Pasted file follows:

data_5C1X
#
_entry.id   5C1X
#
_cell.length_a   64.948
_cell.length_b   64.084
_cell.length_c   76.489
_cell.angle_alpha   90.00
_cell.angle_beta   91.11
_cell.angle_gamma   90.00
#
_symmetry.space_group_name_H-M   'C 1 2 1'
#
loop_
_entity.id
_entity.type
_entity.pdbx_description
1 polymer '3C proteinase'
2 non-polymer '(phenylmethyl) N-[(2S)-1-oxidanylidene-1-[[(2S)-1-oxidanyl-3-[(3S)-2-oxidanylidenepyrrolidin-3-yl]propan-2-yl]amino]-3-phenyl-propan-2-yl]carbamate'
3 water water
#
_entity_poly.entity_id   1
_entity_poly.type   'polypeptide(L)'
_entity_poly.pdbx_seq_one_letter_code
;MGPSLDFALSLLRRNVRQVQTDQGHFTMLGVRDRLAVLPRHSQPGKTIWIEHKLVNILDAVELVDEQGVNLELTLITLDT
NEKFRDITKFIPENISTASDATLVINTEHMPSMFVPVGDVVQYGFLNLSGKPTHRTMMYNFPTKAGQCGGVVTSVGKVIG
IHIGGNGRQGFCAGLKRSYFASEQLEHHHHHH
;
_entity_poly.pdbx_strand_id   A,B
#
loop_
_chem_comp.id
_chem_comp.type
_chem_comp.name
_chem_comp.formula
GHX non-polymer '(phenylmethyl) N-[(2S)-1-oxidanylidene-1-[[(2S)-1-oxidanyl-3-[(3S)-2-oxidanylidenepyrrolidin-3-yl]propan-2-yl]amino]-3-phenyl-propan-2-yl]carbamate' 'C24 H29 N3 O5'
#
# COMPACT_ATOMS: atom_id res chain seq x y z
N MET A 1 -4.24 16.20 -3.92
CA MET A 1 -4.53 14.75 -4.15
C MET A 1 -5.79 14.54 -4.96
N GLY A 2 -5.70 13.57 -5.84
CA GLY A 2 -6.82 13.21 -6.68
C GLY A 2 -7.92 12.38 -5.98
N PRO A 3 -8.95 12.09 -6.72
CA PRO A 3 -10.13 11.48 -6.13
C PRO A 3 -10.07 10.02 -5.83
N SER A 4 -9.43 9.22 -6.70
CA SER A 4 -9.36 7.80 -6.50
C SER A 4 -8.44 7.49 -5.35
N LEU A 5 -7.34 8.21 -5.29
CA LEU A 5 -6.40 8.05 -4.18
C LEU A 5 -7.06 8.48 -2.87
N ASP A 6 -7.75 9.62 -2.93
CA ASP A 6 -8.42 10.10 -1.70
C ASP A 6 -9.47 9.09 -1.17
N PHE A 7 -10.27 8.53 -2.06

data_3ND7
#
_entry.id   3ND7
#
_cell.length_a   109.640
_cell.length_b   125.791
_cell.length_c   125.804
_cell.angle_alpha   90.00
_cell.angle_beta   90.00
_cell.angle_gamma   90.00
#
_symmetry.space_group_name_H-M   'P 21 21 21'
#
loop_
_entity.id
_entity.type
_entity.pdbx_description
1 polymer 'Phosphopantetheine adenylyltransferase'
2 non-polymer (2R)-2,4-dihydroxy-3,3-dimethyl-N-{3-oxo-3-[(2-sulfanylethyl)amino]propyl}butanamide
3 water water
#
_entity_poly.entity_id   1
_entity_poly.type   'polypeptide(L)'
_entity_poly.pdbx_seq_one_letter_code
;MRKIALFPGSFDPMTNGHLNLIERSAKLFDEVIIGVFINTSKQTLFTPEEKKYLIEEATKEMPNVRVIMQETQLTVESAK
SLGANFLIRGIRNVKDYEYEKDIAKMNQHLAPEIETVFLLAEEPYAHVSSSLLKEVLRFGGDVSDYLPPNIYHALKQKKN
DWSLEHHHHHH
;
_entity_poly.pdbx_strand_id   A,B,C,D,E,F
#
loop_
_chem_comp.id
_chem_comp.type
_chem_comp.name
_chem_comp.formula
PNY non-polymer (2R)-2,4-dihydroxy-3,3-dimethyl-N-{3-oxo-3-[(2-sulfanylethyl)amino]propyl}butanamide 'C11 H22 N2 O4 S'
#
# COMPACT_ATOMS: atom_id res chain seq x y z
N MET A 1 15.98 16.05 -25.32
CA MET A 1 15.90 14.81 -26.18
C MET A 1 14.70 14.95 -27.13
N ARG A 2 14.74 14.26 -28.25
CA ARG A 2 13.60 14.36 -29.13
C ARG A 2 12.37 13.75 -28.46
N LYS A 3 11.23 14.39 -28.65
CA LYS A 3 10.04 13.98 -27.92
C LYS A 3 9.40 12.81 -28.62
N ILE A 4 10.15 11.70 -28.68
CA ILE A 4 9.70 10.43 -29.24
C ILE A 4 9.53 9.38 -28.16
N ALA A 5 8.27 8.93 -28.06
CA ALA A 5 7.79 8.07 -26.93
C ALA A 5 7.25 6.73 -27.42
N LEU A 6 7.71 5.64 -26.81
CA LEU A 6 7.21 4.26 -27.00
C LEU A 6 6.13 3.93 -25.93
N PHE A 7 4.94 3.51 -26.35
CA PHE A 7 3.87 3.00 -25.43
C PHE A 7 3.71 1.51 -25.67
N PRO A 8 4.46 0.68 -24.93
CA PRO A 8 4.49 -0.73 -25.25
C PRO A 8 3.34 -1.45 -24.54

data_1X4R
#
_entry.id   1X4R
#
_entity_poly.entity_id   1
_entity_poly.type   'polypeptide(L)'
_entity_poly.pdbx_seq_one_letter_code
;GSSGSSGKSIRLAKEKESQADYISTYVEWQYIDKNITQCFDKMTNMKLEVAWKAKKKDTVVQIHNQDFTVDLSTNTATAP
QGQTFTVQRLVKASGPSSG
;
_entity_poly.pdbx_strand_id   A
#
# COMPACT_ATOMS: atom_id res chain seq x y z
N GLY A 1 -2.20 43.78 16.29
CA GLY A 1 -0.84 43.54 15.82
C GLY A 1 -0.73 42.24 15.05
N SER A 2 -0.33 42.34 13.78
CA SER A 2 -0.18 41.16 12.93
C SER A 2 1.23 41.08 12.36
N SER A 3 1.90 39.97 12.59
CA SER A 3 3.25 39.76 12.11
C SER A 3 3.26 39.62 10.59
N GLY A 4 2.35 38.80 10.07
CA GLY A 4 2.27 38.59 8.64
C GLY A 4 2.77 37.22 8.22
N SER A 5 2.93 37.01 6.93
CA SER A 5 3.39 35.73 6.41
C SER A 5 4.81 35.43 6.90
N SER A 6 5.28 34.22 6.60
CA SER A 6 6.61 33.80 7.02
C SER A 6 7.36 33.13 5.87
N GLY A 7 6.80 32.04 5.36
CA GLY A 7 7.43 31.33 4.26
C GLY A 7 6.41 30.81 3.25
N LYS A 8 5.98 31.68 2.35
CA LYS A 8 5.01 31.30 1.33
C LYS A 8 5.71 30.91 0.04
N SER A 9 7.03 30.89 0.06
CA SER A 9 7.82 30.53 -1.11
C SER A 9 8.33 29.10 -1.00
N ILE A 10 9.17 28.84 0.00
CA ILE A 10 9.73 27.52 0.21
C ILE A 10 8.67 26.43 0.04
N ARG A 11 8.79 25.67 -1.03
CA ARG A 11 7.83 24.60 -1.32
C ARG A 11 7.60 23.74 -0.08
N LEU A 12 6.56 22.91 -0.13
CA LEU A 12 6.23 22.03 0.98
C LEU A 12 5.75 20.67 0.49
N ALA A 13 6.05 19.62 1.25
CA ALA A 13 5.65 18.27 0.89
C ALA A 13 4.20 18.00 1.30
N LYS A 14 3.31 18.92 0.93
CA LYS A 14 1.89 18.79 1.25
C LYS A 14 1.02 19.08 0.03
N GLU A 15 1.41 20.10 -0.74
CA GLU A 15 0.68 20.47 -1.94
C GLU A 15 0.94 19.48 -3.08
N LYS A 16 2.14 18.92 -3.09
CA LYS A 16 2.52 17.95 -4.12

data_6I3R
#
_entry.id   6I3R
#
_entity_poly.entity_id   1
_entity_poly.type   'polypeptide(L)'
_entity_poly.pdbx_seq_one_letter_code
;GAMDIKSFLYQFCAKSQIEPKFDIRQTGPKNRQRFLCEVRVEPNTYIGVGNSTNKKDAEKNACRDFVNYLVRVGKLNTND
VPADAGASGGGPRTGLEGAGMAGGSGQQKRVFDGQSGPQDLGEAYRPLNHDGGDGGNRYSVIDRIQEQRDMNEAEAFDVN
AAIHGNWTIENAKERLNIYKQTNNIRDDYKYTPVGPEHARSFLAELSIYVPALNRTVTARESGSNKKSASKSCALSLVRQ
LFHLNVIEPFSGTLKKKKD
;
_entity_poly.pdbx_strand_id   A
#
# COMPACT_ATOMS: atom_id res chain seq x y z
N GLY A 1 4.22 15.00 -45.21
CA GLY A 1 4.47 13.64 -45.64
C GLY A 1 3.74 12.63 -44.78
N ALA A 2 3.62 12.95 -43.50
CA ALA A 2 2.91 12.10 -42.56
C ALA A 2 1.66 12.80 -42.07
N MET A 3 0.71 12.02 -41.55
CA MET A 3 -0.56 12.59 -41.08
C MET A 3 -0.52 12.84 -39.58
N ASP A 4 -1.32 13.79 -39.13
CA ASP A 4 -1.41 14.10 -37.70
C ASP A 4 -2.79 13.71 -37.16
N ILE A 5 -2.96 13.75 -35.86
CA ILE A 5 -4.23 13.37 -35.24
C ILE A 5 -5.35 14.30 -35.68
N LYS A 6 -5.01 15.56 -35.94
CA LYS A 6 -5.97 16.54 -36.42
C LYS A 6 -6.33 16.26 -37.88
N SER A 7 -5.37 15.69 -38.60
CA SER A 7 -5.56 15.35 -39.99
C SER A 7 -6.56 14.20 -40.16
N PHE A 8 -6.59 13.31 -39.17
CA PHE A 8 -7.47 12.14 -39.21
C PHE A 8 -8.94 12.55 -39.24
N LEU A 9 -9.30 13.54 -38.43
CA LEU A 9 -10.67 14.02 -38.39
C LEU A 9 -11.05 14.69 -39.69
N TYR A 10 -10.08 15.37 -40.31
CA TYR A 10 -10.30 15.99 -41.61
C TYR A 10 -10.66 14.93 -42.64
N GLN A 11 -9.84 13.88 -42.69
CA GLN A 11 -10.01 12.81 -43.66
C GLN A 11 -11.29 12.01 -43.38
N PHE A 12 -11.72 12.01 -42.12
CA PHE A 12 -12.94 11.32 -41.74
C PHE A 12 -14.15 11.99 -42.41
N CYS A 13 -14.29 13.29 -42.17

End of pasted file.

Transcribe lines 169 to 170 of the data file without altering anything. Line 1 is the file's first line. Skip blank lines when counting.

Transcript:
N ALA A 13 6.05 19.62 1.25
CA ALA A 13 5.65 18.27 0.89